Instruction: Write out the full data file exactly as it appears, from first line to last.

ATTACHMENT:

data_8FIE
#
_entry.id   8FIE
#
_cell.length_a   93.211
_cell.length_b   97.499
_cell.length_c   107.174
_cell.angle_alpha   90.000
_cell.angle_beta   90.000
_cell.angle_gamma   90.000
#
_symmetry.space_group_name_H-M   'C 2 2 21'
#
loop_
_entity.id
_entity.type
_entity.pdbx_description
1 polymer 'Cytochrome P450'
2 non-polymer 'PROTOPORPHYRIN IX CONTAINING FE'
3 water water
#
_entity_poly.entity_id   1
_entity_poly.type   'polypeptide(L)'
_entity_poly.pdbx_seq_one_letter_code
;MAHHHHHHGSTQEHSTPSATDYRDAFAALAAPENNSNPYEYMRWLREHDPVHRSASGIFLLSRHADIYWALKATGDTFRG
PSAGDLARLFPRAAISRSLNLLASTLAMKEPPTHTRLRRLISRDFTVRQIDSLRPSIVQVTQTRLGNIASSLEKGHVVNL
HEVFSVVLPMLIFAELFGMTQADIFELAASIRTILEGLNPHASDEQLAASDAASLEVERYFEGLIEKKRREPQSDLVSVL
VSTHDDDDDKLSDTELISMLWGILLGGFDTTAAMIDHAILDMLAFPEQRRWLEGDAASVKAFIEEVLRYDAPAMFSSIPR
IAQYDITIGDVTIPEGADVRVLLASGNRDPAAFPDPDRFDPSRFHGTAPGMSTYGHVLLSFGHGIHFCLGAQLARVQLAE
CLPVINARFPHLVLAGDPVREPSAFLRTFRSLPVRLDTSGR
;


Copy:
data_8FIE
#
_entry.id   8FIE
#
_cell.length_a   93.211
_cell.length_b   97.499
_cell.length_c   107.174
_cell.angle_alpha   90.000
_cell.angle_beta   90.000
_cell.angle_gamma   90.000
#
_symmetry.space_group_name_H-M   'C 2 2 21'
#
loop_
_entity.id
_entity.type
_entity.pdbx_description
1 polymer 'Cytochrome P450'
2 non-polymer 'PROTOPORPHYRIN IX CONTAINING FE'
3 water water
#
_entity_poly.entity_id   1
_entity_poly.type   'polypeptide(L)'
_entity_poly.pdbx_seq_one_letter_code
;MAHHHHHHGSTQEHSTPSATDYRDAFAALAAPENNSNPYEYMRWLREHDPVHRSASGIFLLSRHADIYWALKATGDTFRG
PSAGDLARLFPRAAISRSLNLLASTLAMKEPPTHTRLRRLISRDFTVRQIDSLRPSIVQVTQTRLGNIASSLEKGHVVNL
HEVFSVVLPMLIFAELFGMTQADIFELAASIRTILEGLNPHASDEQLAASDAASLEVERYFEGLIEKKRREPQSDLVSVL
VSTHDDDDDKLSDTELISMLWGILLGGFDTTAAMIDHAILDMLAFPEQRRWLEGDAASVKAFIEEVLRYDAPAMFSSIPR
IAQYDITIGDVTIPEGADVRVLLASGNRDPAAFPDPDRFDPSRFHGTAPGMSTYGHVLLSFGHGIHFCLGAQLARVQLAE
CLPVINARFPHLVLAGDPVREPSAFLRTFRSLPVRLDTSGR
;